Next, an extensive Scopus search using the author’s last name and first initial was completed for each of the remaining authors. We identified nurses with an h-index of 10 or more using this method. A list of all publications listed on Scopus attributed to each author was sent to them via email for verification (October 2010). All but five nurses verified the publications sent to them and some provided additional articles that did not appear on the lists.
A final update was completed on 22 November 2010 for each of the 24 nurses using Scopus to calculate their h-index (selecting all publications and then selecting ‘view citation overview’) and total number of citations (Table 1). Next, self-citations were excluded from the overview and the h-index was re-calculated minus self-citations. This list was then printed to calculate the c-index for 2008 and 2009 for all articles that received two or more citations. The c-index is a convenient measure of current impact proposed by Taber (2005); it is the number of articles cited more than once by other research groups in the most recent calendar year.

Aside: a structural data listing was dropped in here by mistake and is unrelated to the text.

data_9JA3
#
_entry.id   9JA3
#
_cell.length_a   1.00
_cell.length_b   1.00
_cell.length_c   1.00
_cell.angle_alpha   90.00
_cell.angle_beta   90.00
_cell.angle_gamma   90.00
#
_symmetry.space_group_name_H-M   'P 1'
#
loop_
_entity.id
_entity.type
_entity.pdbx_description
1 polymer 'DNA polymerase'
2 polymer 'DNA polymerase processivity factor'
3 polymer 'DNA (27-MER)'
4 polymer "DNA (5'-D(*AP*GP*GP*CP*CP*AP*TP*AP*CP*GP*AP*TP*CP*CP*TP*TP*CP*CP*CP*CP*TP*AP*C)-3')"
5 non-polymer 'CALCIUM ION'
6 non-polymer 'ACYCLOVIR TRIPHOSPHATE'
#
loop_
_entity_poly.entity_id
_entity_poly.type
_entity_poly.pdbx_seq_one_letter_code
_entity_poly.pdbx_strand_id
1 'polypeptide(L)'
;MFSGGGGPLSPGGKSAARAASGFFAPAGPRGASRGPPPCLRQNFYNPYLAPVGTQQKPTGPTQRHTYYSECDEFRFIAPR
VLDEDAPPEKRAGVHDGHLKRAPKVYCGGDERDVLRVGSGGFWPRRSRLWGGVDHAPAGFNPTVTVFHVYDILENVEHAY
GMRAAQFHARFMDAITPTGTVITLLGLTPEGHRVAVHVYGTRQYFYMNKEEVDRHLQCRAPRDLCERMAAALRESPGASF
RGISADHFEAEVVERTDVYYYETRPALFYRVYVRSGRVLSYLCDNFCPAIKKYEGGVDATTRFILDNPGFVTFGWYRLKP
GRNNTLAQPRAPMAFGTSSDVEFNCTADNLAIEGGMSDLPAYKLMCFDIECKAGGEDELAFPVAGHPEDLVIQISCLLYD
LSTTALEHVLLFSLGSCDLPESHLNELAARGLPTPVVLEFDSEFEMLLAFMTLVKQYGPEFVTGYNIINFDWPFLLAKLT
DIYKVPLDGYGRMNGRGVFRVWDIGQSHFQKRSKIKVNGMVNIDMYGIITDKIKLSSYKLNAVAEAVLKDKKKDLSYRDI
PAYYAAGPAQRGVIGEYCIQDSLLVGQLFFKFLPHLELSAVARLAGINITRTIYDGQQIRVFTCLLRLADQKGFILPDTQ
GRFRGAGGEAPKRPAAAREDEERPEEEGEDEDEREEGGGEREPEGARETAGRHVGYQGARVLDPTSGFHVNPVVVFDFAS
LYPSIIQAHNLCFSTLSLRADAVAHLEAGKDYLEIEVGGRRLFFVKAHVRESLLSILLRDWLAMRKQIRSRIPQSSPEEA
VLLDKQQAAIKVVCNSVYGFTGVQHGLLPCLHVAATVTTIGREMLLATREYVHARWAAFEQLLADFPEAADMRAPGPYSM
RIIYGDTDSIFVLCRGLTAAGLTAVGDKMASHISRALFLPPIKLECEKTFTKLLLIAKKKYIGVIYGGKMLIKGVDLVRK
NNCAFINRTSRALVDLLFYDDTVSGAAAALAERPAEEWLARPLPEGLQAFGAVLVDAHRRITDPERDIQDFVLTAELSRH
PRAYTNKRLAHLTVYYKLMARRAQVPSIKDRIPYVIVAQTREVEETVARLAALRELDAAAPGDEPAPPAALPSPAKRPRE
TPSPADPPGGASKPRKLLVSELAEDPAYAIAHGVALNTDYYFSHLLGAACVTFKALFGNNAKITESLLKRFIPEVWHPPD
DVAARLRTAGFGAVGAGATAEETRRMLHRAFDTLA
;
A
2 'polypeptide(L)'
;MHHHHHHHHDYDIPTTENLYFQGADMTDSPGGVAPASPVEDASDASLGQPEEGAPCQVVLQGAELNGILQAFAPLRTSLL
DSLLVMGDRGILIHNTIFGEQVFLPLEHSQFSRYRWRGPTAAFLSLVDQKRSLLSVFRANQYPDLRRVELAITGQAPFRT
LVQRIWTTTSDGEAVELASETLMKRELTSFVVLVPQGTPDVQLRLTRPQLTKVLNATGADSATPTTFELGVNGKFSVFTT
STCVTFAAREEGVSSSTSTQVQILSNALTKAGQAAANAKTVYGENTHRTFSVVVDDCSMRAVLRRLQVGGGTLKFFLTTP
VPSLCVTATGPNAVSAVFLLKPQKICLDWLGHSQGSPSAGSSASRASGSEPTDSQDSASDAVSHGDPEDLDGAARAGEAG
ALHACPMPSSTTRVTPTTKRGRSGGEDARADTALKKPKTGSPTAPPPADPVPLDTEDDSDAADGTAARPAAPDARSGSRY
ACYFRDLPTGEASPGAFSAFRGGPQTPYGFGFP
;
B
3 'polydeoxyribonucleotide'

|Name||No publications||Total no of citations||h-index||h-index (less self-citations)||c-index 2007||c-index 2008|
|Botti, Mari Luciana*||49||334||10||9||11||18|
The number of publications may not be complete but for this analysis only the articles with the highest numbers of citations – called the h-core – are important for determining a person’s h-index (Hirsch 2005). We also listed the top 10 articles that received the most citations for this data set (Table 2).
|Rank||Cites||Author||Title||Journal and reference|
|1||3828||Tonkin, Alyward, …Davidson et al.||Prevention of cardiovascular events and death with pravastatin in patients with coronary heart disease and a broad range of initial cholesterol levels||New England Journal of Medicine339, 1349–1357|
|2||516||Degner, Kristjanson, Bowman et al.||Information needs and decisional preferences in women with breast cancer||Journal of the American Medical Association277, 1485–1492|